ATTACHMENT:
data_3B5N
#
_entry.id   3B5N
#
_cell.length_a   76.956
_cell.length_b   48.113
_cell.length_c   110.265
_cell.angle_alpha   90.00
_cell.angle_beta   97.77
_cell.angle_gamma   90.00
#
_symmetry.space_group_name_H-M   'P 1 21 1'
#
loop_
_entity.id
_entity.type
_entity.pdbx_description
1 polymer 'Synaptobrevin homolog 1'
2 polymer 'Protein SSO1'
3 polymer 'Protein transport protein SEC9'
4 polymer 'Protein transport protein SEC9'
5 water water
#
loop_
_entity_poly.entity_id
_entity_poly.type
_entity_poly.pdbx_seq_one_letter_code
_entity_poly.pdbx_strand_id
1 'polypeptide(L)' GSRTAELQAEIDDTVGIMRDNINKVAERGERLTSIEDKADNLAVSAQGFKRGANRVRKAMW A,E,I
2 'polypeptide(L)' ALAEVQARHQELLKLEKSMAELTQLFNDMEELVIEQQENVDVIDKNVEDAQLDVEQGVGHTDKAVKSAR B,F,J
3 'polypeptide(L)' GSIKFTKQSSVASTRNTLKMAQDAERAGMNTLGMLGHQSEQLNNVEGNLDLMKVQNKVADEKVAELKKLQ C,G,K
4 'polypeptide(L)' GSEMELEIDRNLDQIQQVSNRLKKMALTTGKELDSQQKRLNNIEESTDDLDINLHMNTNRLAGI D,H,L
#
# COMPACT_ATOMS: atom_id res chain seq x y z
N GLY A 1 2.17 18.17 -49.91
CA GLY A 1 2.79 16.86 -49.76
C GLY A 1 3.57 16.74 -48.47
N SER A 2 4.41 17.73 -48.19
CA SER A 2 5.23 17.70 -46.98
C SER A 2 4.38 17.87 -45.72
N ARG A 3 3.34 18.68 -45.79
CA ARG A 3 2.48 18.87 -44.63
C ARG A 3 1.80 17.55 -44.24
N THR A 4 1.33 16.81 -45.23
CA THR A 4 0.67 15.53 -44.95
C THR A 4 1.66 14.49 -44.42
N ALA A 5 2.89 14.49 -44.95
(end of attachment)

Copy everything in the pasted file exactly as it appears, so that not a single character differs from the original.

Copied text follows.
data_3B5N
#
_entry.id   3B5N
#
_cell.length_a   76.956
_cell.length_b   48.113
_cell.length_c   110.265
_cell.angle_alpha   90.00
_cell.angle_beta   97.77
_cell.angle_gamma   90.00
#
_symmetry.space_group_name_H-M   'P 1 21 1'
#
loop_
_entity.id
_entity.type
_entity.pdbx_description
1 polymer 'Synaptobrevin homolog 1'
2 polymer 'Protein SSO1'
3 polymer 'Protein transport protein SEC9'
4 polymer 'Protein transport protein SEC9'
5 water water
#
loop_
_entity_poly.entity_id
_entity_poly.type
_entity_poly.pdbx_seq_one_letter_code
_entity_poly.pdbx_strand_id
1 'polypeptide(L)' GSRTAELQAEIDDTVGIMRDNINKVAERGERLTSIEDKADNLAVSAQGFKRGANRVRKAMW A,E,I
2 'polypeptide(L)' ALAEVQARHQELLKLEKSMAELTQLFNDMEELVIEQQENVDVIDKNVEDAQLDVEQGVGHTDKAVKSAR B,F,J
3 'polypeptide(L)' GSIKFTKQSSVASTRNTLKMAQDAERAGMNTLGMLGHQSEQLNNVEGNLDLMKVQNKVADEKVAELKKLQ C,G,K
4 'polypeptide(L)' GSEMELEIDRNLDQIQQVSNRLKKMALTTGKELDSQQKRLNNIEESTDDLDINLHMNTNRLAGI D,H,L
#
# COMPACT_ATOMS: atom_id res chain seq x y z
N GLY A 1 2.17 18.17 -49.91
CA GLY A 1 2.79 16.86 -49.76
C GLY A 1 3.57 16.74 -48.47
N SER A 2 4.41 17.73 -48.19
CA SER A 2 5.23 17.70 -46.98
C SER A 2 4.38 17.87 -45.72
N ARG A 3 3.34 18.68 -45.79
CA ARG A 3 2.48 18.87 -44.63
C ARG A 3 1.80 17.55 -44.24
N THR A 4 1.33 16.81 -45.23
CA THR A 4 0.67 15.53 -44.95
C THR A 4 1.66 14.49 -44.42
N ALA A 5 2.89 14.49 -44.95